The Wretched of the Earth, by Frantz Fanon

October 13, 2012 at 10:29 (Book Reviews, Highly Rated Books, Historical, Politics, Twentieth Century, War) (, , )

8/10

As a rule, polemics are nasty, complicated things. They exist to provide brief shoutable slogans, and to gather dust in libraries. They are not supposed to throb with such vibrant energy and impassioned rhetoric as Fanon’s last will and testament. They are not supposed to inspire strong feelings in readers decades removed from their context. Frantz Fanon makes himself a difficult man to like, trumpeting loudly in bifurcated absolutes, and frequently presenting conclusions before arguments (if he deigns to argue at all).

“The very same people who had it constantly drummed into them that the only language they understood was that of force, now decide to express themselves with force.”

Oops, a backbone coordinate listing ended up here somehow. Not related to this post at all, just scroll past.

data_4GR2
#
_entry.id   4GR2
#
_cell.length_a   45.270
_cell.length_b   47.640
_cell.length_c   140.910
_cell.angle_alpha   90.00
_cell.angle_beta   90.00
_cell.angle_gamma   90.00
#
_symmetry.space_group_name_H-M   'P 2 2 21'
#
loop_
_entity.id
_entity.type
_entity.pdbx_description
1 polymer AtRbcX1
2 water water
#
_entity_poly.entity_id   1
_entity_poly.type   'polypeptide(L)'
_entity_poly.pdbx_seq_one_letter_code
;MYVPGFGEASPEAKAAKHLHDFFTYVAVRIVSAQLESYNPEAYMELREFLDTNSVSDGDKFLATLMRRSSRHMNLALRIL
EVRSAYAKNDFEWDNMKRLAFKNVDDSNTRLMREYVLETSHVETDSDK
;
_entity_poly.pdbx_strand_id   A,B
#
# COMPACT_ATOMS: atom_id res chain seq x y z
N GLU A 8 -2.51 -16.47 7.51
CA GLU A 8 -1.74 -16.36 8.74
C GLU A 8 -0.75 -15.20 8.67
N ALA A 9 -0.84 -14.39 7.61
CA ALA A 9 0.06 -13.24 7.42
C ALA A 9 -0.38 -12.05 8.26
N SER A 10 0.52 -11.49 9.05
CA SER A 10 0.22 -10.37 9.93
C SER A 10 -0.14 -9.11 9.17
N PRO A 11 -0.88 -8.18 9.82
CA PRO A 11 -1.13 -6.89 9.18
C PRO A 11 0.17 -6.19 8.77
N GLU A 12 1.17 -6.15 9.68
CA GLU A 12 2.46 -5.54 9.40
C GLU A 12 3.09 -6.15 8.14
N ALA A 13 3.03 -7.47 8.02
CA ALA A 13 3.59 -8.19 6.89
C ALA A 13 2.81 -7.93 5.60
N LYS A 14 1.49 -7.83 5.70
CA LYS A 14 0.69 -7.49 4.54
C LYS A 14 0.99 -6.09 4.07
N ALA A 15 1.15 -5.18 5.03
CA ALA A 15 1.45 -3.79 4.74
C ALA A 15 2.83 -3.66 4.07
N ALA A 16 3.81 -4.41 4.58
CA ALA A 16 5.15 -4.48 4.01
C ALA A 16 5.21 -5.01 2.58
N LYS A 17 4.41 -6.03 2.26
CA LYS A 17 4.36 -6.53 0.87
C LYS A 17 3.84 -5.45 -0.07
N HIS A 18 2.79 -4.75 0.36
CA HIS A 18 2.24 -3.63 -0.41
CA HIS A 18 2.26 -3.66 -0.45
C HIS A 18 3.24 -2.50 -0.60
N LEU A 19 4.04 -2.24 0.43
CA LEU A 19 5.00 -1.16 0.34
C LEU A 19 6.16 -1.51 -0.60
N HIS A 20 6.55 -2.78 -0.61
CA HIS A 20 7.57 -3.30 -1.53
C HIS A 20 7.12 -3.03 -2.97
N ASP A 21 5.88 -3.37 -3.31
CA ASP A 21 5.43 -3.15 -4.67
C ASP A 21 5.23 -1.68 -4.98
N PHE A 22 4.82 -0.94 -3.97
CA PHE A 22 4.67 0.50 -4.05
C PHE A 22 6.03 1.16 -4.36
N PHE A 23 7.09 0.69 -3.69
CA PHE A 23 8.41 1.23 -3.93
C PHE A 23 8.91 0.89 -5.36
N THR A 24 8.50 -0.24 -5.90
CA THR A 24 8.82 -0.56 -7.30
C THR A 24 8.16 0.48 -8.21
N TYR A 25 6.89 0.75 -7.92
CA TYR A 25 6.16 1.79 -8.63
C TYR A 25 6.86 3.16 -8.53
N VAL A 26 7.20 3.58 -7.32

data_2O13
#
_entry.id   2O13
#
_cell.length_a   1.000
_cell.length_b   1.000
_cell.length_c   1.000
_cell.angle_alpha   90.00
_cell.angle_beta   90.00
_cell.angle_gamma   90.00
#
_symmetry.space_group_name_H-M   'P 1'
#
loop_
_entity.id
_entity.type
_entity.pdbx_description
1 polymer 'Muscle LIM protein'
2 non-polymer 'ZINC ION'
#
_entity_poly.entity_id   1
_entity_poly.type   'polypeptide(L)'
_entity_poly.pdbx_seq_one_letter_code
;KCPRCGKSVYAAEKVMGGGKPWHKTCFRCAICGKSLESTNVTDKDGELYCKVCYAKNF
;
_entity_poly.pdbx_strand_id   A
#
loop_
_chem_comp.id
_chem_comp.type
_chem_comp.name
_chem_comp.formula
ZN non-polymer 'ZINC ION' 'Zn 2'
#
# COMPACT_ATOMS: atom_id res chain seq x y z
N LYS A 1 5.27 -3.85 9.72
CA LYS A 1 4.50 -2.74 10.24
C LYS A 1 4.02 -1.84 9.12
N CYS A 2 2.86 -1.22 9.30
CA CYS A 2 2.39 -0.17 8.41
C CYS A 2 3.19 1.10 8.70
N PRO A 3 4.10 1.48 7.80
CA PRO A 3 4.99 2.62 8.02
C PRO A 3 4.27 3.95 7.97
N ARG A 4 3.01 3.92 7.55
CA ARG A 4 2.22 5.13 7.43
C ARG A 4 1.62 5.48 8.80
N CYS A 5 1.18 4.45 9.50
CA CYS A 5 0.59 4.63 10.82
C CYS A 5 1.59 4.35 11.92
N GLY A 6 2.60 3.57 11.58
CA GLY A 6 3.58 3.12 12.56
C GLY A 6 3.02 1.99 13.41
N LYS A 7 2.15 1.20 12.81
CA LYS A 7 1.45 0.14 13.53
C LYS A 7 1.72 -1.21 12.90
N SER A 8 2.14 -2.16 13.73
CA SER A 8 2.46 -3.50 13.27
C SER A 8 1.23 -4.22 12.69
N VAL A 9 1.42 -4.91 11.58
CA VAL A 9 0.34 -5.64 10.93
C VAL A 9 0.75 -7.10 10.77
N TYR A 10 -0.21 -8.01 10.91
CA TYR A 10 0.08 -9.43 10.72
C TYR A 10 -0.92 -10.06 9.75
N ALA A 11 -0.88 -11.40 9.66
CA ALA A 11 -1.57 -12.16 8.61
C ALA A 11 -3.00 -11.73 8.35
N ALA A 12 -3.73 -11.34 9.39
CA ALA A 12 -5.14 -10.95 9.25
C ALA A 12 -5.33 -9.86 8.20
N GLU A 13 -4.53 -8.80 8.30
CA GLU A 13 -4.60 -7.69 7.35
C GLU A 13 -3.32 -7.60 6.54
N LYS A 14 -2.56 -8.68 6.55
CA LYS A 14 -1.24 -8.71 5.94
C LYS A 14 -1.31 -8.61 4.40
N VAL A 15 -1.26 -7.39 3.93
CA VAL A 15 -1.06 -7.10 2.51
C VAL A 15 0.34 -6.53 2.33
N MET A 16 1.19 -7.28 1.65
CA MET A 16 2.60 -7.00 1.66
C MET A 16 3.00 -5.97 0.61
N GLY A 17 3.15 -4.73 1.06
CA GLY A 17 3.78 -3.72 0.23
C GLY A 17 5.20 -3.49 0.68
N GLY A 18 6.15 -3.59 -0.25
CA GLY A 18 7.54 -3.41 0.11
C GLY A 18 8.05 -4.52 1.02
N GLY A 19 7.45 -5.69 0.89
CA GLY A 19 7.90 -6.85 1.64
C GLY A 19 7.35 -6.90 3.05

-The Wretched of the Earth

His book is at its dullest when he describes the problems facing revolutionary groups transitioning into legitimacy, and the correct organisation of a progressive order. Here he becomes another coffee-room radical, prattling about bourgeouise and propaganda, the party, the meetings, the rallies, reactionaries, the doctrine. He is at his most convincing when presenting carefully chosen examples of colonial outrages, always slotted meticulously into his broader worldview, and always ready to support his fiery ultimatums.

“We are all in the process of dirtying our hands in the quagmire of our soil and the terrifying void of our minds. Any bystander is a coward or a traitor.”

-The Wretched of the Earth

As political science this is an imperfect work, but as an intelligent and furious response to the western world in the twentieth century, it is powerful and starkly relevant. Richard Philcox’s translation appears to do Fanon credit; the book’s fluency and inviting tone make it remarkably easy to read through even the most convoluted politispeak, and seize upon the pith of Fanon’s complaint easily. Quick to digest and quick to make an impression, there really is no excuse for avoiding this book.

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